william pitt union

 I have twenty-seven days to plan my Halloween costume.  Objectively, this is more than enough time to pull something off.  But with an illustrious history of “hobos” and “ironic” versions of myself behind me, I’m not going to let myself take it easy this year.  For inspiration, I thought I’d begin YB’s new Pittsburgh Legend series with a few Pittsburgh ghost stories.  This week, I give you the first installment of three tales of madness and mystery from Oakland, one of Pittsburgh’s most haunted neighborhoods.

The following story is true.*

Before the University of Pittsburgh called it the William Pitt Union, the red brick building on the corner of Fifth and Bigelow was the Hotel Schenley, a spot so sizzling hot in its day that Pulitzer Prize winning author Willa Cather even used it as an example of Pittsburgh’s swankiest scene.  But the hotel is even more intriguing in real life than in fiction.  When the Russian National Ballet planned their first American tour in the early 20th century, they started in Pittsburgh.  The ballerinas were allowed to settle into their rooms at the hotel and take a short break before leaving for the premier.  But one young woman, the prima ballerina, wandered away from the rest and fell asleep in the hotel’s Tansky Lounge, or, as you may know it, the Red Room.  The Red Room is the picture of classic elegance—marble columns, ornate mirrors, luxurious furniture, and the famous staircase to nowhere.  But unfortunately for the prima ballerina, it was just enough out of the way that no one from her company was able to find her when they were ready to leave.  Furious, the director replaced her with another dancer, who performed to great acclaim and was made principal for the rest of the tour.  Heartbroken, the prima ballerina took her own life that night.  Legend has it that her spirit has remained in the Red Room ever since, watching over anyone who has fallen asleep to makesure that they awake in time for their next appointment and avoid following in her bloody footsteps.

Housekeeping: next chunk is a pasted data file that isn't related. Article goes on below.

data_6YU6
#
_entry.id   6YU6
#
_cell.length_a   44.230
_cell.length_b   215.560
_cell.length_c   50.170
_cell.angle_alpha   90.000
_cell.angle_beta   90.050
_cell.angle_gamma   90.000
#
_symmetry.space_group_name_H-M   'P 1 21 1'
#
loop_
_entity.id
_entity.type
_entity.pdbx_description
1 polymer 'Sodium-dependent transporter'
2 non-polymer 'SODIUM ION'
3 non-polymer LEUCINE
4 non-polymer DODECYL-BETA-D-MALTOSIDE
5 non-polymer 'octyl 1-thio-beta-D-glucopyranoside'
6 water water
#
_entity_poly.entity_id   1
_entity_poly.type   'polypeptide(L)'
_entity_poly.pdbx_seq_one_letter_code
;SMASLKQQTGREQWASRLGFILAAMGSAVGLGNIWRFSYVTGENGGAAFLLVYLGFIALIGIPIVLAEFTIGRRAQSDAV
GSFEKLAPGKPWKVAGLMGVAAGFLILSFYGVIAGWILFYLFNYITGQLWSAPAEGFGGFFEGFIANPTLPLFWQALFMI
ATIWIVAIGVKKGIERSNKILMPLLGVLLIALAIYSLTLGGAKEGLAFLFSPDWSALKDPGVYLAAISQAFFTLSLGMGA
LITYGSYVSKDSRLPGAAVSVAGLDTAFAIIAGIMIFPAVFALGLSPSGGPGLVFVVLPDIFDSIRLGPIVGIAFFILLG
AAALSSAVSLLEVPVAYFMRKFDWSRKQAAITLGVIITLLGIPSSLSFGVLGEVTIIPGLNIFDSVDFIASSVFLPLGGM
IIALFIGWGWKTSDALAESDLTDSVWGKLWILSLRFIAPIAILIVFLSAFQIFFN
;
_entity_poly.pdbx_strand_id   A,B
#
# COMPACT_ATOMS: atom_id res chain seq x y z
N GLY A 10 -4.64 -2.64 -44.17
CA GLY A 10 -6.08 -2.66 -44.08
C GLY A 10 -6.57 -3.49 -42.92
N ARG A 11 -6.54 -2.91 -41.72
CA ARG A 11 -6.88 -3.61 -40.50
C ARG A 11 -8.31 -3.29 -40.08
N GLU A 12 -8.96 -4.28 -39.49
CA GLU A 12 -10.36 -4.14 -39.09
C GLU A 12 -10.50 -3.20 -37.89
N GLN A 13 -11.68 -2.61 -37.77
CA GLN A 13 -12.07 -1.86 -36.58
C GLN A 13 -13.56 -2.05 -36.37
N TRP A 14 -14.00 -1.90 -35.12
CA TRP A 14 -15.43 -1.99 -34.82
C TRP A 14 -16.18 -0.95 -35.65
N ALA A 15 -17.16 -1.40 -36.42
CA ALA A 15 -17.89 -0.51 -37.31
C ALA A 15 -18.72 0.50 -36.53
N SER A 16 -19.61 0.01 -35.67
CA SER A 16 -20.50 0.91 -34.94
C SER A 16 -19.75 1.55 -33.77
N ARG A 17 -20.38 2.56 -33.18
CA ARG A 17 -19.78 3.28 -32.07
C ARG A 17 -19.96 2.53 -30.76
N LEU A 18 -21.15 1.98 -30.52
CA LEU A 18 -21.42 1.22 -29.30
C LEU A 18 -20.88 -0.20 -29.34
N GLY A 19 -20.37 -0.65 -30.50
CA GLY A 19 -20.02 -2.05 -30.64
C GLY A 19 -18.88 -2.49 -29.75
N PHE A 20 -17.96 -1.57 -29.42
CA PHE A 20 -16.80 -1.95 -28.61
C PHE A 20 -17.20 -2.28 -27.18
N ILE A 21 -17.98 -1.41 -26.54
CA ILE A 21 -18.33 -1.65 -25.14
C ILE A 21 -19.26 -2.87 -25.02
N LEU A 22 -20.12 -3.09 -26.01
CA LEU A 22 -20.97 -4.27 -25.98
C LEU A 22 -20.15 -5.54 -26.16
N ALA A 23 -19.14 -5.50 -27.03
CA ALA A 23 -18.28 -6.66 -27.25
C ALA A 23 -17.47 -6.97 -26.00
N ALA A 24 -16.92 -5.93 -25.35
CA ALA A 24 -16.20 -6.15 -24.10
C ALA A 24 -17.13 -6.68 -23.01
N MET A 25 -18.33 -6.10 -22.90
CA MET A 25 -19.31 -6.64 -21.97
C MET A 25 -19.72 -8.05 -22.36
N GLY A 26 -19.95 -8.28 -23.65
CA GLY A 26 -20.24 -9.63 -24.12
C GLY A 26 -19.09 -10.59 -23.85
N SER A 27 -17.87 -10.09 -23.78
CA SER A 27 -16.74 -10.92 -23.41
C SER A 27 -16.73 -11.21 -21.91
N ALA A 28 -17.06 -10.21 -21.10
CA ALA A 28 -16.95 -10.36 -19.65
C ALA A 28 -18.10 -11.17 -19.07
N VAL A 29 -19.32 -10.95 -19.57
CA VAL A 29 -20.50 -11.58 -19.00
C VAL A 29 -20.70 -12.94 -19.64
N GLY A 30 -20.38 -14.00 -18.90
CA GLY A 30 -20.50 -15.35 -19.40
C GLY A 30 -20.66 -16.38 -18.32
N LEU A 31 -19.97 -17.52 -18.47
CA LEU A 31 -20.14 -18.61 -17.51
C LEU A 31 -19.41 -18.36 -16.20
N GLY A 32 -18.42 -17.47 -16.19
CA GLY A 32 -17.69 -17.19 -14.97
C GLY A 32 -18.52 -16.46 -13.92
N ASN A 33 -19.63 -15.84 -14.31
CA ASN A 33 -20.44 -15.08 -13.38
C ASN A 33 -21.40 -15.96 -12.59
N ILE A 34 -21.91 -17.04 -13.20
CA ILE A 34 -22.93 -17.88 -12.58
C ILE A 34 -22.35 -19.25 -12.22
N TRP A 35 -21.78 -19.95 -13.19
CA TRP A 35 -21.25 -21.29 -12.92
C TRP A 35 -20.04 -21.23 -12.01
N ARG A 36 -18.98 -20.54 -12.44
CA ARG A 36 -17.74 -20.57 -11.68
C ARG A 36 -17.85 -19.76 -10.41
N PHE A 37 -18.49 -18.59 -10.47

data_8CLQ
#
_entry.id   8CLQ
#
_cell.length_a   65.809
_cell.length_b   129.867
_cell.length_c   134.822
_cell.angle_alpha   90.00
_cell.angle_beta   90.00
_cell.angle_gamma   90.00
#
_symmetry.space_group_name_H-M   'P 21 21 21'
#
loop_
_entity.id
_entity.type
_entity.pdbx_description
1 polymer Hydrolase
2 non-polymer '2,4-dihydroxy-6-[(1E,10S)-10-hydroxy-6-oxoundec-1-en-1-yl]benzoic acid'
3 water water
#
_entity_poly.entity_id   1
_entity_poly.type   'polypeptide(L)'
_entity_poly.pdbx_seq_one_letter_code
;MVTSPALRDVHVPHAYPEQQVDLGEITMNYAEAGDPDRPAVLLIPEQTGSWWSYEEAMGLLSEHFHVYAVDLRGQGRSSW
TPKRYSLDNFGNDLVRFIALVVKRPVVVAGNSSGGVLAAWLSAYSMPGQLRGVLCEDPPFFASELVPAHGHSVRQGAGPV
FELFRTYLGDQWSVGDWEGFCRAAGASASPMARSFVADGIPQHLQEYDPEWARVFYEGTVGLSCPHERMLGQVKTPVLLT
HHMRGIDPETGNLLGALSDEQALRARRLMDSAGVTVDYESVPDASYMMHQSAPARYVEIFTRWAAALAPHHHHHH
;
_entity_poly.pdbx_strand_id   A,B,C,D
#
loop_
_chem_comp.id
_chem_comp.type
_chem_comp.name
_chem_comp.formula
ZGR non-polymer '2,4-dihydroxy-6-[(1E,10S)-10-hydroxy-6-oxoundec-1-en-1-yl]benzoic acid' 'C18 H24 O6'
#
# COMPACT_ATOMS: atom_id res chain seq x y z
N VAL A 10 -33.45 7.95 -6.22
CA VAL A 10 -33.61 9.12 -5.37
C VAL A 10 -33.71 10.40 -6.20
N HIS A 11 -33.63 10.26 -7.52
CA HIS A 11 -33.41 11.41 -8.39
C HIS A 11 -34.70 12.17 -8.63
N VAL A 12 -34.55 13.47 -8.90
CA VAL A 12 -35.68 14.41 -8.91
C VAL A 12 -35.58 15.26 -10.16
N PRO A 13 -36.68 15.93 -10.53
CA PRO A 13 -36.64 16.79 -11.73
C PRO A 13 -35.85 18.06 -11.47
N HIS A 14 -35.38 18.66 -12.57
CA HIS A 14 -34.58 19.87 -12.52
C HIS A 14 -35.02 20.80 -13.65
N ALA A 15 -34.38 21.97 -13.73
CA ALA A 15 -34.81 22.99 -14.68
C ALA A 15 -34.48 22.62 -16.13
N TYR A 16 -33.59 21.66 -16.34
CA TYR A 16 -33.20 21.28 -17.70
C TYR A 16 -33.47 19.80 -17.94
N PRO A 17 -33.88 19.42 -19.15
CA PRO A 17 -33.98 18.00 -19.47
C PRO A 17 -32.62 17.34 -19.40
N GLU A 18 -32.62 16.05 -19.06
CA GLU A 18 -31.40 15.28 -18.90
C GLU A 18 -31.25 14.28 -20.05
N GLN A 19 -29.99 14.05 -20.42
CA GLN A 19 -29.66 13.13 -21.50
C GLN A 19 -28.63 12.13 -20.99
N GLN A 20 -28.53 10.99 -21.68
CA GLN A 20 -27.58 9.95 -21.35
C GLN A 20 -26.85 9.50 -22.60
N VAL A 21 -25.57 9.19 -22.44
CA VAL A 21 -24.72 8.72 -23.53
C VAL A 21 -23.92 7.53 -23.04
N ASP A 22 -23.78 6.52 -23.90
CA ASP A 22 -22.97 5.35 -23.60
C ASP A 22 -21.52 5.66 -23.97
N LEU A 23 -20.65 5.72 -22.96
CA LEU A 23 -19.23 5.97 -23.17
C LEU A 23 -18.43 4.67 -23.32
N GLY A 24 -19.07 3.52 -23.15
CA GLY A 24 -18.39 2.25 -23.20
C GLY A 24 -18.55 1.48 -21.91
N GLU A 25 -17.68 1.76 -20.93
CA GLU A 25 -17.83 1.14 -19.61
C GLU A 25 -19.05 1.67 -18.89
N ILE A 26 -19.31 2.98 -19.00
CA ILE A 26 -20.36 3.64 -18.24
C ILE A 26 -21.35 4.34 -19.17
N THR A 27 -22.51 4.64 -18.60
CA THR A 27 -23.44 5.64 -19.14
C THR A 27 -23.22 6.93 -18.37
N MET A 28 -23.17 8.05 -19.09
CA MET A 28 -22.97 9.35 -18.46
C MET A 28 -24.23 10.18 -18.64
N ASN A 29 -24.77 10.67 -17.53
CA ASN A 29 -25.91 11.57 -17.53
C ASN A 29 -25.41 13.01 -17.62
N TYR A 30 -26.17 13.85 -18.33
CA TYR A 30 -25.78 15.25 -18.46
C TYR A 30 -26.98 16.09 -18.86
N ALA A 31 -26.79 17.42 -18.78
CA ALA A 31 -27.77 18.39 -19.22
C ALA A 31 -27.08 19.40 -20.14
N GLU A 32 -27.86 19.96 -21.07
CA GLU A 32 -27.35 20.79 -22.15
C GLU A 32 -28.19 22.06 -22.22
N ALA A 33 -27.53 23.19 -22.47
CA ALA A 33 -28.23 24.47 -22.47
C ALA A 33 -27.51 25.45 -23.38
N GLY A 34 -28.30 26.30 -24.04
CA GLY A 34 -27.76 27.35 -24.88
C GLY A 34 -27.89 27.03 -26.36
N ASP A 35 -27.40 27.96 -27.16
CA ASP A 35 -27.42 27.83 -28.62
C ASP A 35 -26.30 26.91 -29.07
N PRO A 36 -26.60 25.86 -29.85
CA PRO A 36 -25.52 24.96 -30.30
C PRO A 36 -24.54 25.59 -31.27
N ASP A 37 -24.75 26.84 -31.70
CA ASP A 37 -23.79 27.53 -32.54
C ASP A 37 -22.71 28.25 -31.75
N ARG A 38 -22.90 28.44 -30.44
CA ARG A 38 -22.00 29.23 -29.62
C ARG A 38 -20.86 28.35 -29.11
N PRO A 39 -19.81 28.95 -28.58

*If you believe in ghosts.

Stay tuned next week for more Pittsburgh ghost stories… if you can handle it.  Because they’re so scary.  What’s that reflected in my computer screen?  Oh, hi, Mom.  (My mom is a ghost.)